‘For some reason, the whole business suddenly made me furious with Daniel. It was his responsibility too and he wasn’t having to spend £8.95 and hide in the toilets trying to wee on a stick.’ (Bridget Jones’ Diary, Helen Fielding)
Most women can probably sympathise with Bridget’s frustration. The saying ‘it takes two to tango’ that is often employed to signal joint responsibility when it comes to sex does not appear to extend to contraception use. Why should it be Bridget that has to fork out the best part of a tenner to find out whether or not her body will be changed forever? Especially when this whole situation could have been prevented for as little as £3.50, the cost of three condoms.
The number of men that reported sacrificing using protection on the recent E4 series, The Sex Clinic, was shocking, and a little scary. Many of these men said the main reason for not wearing a condom was the amount of time it takes to stop and put one on, which raises the question of whether they would have the same relaxed attitude to taking a pill every day. So how much would women be able to trust the men they are having casual sex with? The recent trend of ‘stealthing‘ suggests not so much, and it would be very easy for a man to say he has taken his contraceptive pill without any way to prove it.
Another issue with the pill and casual sex is that it doesn’t protect from STIs, and recent studies have shown that young adults are much better at taking precautions against pregnancy than against STIs. Many STIs are asymptomatic meaning those that have contracted one are often unaware of it. In 2017, there were 420,000 STI diagnoses in England with 200,000 of those being chlamydia. The majority of diagnoses were among 15-24-year-olds, suggesting that there is a need for more awareness surrounding the risk of STIs and the importance of protecting yourself from them. The fact that so many people choose not to wear a condom suggests that the risks associated with contracting STIs aren’t widely understood.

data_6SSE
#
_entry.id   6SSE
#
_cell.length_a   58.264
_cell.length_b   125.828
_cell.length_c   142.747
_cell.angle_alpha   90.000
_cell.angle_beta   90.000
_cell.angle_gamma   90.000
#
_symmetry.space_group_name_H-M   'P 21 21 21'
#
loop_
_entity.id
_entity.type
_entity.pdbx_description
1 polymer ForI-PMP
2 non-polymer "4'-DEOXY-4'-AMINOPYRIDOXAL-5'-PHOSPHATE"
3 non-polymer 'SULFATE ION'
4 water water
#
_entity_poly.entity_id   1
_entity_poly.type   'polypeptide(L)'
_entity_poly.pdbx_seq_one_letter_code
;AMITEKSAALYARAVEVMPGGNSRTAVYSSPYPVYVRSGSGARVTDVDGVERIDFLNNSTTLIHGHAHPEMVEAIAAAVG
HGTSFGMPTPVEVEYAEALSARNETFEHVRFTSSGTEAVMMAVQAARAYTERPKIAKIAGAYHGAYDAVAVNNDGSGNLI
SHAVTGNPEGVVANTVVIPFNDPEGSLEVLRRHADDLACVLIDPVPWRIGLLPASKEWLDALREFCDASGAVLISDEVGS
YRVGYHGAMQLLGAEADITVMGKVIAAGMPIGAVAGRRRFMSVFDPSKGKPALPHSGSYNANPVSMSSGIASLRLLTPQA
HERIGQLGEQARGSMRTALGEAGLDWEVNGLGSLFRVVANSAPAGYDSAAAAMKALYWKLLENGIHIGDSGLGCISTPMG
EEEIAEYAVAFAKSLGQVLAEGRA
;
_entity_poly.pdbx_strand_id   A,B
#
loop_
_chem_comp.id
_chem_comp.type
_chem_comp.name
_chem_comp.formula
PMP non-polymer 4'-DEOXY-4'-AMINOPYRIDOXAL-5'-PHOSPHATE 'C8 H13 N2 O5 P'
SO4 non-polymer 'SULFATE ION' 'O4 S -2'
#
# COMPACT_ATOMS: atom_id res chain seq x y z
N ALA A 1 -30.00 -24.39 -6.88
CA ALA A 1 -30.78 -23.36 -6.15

The quote from Bridget Jones’ Diary reflects a culture that places the onus on women in order to manage the risks associated with sex, especially pregnancy. Although condoms are the easiest way to reduce this risk when having casual sex, hormonal contraceptives (the pill, patch, IUDs) are favoured by those in long-term relationships, but these are all the responsibilities of a woman. For women, these precautions to prevent pregnancy are something to think about as soon as they become sexually active. Whether it is through the advice from our mothers, education or initiative, women tend and are expected to take charge of preventing pregnancy. Perhaps we aren’t giving men the chance to take control? Personally, I don’t think that’s the issue. It seems unlikely that men would be ready and waiting to take a daily contraceptive pill to prevent a pregnancy they wouldn’t have to bear, when most of them favour unprotected sex over the 30 seconds it takes to put a condom on… It would be nice to see the tables turn and men take the initiative to prevent pregnancy, because though it is the woman that bears the burden, biologically speaking, it is the man that causes it. After all, it does ‘take two to tango’.